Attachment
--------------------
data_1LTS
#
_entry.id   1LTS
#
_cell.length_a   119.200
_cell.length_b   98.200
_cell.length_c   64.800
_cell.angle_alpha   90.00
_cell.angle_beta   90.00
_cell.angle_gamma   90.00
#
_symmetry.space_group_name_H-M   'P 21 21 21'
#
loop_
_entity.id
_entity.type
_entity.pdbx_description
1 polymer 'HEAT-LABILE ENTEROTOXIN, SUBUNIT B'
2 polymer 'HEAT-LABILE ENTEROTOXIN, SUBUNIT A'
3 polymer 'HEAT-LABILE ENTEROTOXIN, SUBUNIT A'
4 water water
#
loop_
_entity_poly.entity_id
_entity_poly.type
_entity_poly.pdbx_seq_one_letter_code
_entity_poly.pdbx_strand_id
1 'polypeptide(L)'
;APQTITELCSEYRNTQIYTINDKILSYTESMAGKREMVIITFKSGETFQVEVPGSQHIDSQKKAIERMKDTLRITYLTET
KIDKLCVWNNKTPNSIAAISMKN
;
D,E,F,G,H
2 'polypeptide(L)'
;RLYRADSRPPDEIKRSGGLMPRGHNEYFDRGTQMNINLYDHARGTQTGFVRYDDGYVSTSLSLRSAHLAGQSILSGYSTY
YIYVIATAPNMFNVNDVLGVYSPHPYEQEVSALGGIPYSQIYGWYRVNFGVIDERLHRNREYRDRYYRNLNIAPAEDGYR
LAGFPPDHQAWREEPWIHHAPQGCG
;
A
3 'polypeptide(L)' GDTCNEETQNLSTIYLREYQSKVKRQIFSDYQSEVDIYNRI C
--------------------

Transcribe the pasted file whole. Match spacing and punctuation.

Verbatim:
data_1LTS
#
_entry.id   1LTS
#
_cell.length_a   119.200
_cell.length_b   98.200
_cell.length_c   64.800
_cell.angle_alpha   90.00
_cell.angle_beta   90.00
_cell.angle_gamma   90.00
#
_symmetry.space_group_name_H-M   'P 21 21 21'
#
loop_
_entity.id
_entity.type
_entity.pdbx_description
1 polymer 'HEAT-LABILE ENTEROTOXIN, SUBUNIT B'
2 polymer 'HEAT-LABILE ENTEROTOXIN, SUBUNIT A'
3 polymer 'HEAT-LABILE ENTEROTOXIN, SUBUNIT A'
4 water water
#
loop_
_entity_poly.entity_id
_entity_poly.type
_entity_poly.pdbx_seq_one_letter_code
_entity_poly.pdbx_strand_id
1 'polypeptide(L)'
;APQTITELCSEYRNTQIYTINDKILSYTESMAGKREMVIITFKSGETFQVEVPGSQHIDSQKKAIERMKDTLRITYLTET
KIDKLCVWNNKTPNSIAAISMKN
;
D,E,F,G,H
2 'polypeptide(L)'
;RLYRADSRPPDEIKRSGGLMPRGHNEYFDRGTQMNINLYDHARGTQTGFVRYDDGYVSTSLSLRSAHLAGQSILSGYSTY
YIYVIATAPNMFNVNDVLGVYSPHPYEQEVSALGGIPYSQIYGWYRVNFGVIDERLHRNREYRDRYYRNLNIAPAEDGYR
LAGFPPDHQAWREEPWIHHAPQGCG
;
A
3 'polypeptide(L)' GDTCNEETQNLSTIYLREYQSKVKRQIFSDYQSEVDIYNRI C